How do we choose who chooses our elected officials? That’s the question for Cal Poly political science Professor Michael Latner, who is currently studying congressional districting policy in Washington, D.C. on a fellowship with the Center for Science and Democracy. During a brief visit back to campus, Latner spoke with Cal Poly Magazine about how gerrymandering, the skewing of voting district lines in an attempt to influence election outcomes, impacts our democracy.
CAL POLY MAGAZINE: WHAT IS GERRYMANDERING?
Latner: Gerrymandering is when you have electoral districts that are drawn to benefit one group over another. In the case of partisan gerrymandering, they’re drawn to advantage the voters of one party over another. In racial gerrymandering, the strategy is to advantage the interest of one racial group over another.
WHAT’S THE PROCESS BY WHICH THOSE LINES GET DRAWN?
In most states the process is done rather ironically by the legislators themselves. The states control the process, and typically having majority control over your state legislature means having control over the entire process. What we saw in our research was that the states where the legislature had full control over the process, not surprisingly, were the states that really maximized their partisan advantage for whichever party was in control.
HOW ARE YOU APPROACHING THIS TOPIC OF CONGRESSIONAL DISTRICTING AND WHAT ARE YOU LEARNING?
We’re looking ahead and basically trying to plot out the landscape for what the next round of redistricting is going to look like based on what happened in 2012 and the years preceding. We’re focusing specifically on which legislatures look to be the worst gerrymandered or the least gerrymandered, and what institutions correlate with better or worse representation in terms of fairness of voting rights. We’re also looking at the consequences of a gerrymander that happened in 2012 based on data from the 2010 census — how it affected election law and the electoral process in terms of shaping the electorate, voter turnout, voter eligibility in the 10 years after. That will set us up for an analysis of what we can expect in the next round of redistricting.
HOW DOES PARTISAN REDISTRICTING AFFECT THE RIGHTS OF A CITIZEN OR A VOTER?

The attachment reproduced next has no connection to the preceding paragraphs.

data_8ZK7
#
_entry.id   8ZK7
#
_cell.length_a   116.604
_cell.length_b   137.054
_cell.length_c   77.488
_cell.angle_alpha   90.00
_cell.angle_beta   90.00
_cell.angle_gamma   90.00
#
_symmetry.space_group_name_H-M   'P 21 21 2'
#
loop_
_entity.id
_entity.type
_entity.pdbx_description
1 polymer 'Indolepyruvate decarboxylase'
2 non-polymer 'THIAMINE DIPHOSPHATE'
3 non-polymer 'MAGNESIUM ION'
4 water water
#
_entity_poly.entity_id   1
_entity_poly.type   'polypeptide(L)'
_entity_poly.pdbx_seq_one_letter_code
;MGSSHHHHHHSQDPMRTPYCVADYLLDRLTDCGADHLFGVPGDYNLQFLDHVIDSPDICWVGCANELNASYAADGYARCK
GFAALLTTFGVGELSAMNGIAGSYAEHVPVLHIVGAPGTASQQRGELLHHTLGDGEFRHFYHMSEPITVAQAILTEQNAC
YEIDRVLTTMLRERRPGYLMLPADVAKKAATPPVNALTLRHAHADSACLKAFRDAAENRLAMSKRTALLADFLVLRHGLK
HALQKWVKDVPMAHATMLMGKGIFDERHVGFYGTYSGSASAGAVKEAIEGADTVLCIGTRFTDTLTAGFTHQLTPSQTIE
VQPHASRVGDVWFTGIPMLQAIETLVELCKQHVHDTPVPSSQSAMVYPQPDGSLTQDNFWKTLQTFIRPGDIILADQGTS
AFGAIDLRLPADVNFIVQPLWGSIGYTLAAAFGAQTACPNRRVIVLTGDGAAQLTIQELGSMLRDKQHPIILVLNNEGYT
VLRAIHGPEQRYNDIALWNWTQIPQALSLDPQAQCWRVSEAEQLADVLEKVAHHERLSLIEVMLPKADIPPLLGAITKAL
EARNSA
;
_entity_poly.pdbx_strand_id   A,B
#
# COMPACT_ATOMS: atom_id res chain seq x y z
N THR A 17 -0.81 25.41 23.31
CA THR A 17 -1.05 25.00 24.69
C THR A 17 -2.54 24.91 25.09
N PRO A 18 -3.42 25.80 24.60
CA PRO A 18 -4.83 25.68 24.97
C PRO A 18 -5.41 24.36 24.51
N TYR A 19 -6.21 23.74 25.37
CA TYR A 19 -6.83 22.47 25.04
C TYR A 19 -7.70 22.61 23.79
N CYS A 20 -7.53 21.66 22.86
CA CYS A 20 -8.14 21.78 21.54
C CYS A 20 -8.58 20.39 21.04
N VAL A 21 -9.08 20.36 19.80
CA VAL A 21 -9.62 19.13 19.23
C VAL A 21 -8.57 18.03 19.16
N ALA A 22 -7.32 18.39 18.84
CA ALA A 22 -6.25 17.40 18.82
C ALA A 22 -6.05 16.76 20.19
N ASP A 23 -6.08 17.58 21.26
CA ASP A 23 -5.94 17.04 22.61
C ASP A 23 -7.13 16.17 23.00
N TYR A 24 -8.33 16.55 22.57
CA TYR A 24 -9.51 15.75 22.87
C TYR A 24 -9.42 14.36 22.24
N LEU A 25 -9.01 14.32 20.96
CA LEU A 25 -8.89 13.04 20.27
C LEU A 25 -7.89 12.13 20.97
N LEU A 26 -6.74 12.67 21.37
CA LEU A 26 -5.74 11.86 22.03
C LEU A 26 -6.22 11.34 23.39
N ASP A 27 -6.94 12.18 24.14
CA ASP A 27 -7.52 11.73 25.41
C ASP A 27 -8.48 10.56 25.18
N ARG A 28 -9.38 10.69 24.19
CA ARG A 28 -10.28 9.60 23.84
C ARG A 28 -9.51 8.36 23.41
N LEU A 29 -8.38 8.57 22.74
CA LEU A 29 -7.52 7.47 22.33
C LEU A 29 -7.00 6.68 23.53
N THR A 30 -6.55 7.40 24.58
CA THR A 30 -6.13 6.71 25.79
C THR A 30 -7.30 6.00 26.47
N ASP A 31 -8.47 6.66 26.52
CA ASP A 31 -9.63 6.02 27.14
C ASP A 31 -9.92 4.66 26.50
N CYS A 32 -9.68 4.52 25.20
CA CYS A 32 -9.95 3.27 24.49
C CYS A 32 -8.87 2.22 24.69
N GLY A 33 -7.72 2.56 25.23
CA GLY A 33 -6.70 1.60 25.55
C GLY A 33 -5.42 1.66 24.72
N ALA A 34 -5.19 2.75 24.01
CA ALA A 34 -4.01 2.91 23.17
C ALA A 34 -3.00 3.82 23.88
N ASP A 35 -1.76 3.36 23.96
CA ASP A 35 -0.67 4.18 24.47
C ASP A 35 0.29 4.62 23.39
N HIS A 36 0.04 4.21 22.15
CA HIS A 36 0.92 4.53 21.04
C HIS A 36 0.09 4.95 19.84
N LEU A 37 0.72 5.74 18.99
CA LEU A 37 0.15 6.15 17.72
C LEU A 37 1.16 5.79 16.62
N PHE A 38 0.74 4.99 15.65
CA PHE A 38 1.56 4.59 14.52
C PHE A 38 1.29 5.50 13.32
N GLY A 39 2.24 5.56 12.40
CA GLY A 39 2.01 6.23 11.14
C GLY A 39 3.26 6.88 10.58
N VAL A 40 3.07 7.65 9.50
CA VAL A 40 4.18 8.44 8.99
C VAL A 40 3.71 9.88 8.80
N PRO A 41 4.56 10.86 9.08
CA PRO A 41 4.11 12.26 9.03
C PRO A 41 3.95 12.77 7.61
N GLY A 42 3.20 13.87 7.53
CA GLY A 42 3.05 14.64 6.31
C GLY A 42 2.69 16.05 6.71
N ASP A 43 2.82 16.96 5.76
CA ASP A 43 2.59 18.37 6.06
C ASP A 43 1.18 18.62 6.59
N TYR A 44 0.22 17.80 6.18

When you have different populations in districts it’s called malapportionment, and by doing that you can weaken or dilute a voter’s vote. Let’s say you live in a district where there are 20,000 eligible voters packed into a district, and all of the surrounding districts have 10,000 voters. What that means is that your vote counts half as much as your neighbors’ votes. That was a common tool used to disenfranchise African-Americans in the South and other regions. We’ve addressed that specific problem, but what we haven’t dealt with is the question of partisan gerrymandering — we are still packing Republicans and Democrats or cracking up populations using creative electoral district boundaries, and we’re diluting votes in the exact same way. Pennsylvania just recently had its congressional districts thrown out by the state supreme court because of this and had to initiate a new congressional plan. Their new plan looks to be basically fair — that is, there’s a very good chance that with a 50/50 vote split, you’re going to get nine Democratic seats and nine Republican seats. It treats every voter equally regardless of which party they vote for.
IS THAT THE KIND OF RESULT THAT YOU AND YOUR COLLEAGUES ARE LOOKING FOR ACROSS THE NATION?
We’re looking at gerrymandering and redistricting, but we’re also looking at voting rights more broadly — voter eligibility requirements and administrative and procedural laws that make it either easier or more difficult to vote. And the same logic holds though. What I’m looking for is a fair process. The metric that I’m using is equality.
FROM A POLICY PERSPECTIVE, IS THERE A WAY TO ENFORCE THAT? CAN WE MAKE ELECTIONS AND DISTRICTS MORE UNIVERSALLY FAIR?
The policy solution is to actually change the way we draw our districts. One of the things that our research showed pretty clearly was that states that adopt non-partisan redistricting methods have less-biased districts. Surprise, surprise. California went from having a fairly moderate Democratic-leaning gerrymander that was really an incumbent protection plan, to having one of the fairest plans in the country, as a result of adopting a non-partisan redistricting commission. It’s a way of removing the ability of parties to maximize their own advantage.
HOW DOES THAT IMPROVE AMERICAN GOVERNMENT GOING FORWARD?
That’s a more complicated question. There’s disagreement over the degree to which gerrymandering causes partisan polarization. We know that partisan polarization makes governing much more difficult because there’s literally no one left in the middle to make deals with. Democracy ultimately depends on dealmaking and compromising and bargaining, so it’s no surprise that the last few Congresses have been the most unproductive in American history. But gerrymandering is a bug in our political system. It’s something we can fix given the right tools.
Listen to the full interview:
WHAT LATNER WILL BE WATCHING FOR IN NOVEMBER
Though congressional elections are months away, it’s not too early for Latner to start making some predictions.
Polling shows Democrats could narrowly take back the House in November, he told the Cal Poly Alumni D.C. chapter at a roundtable in downtown Washington in March. If that happens, he said, California will likely be an important state to watch.
“California races could contribute a lot to a wave because of several retirements, and then five or six closer races,” including those of Cal Poly alumni Republican Reps. Jeff Denham and Devin Nunes, he said.
— Sean McMinn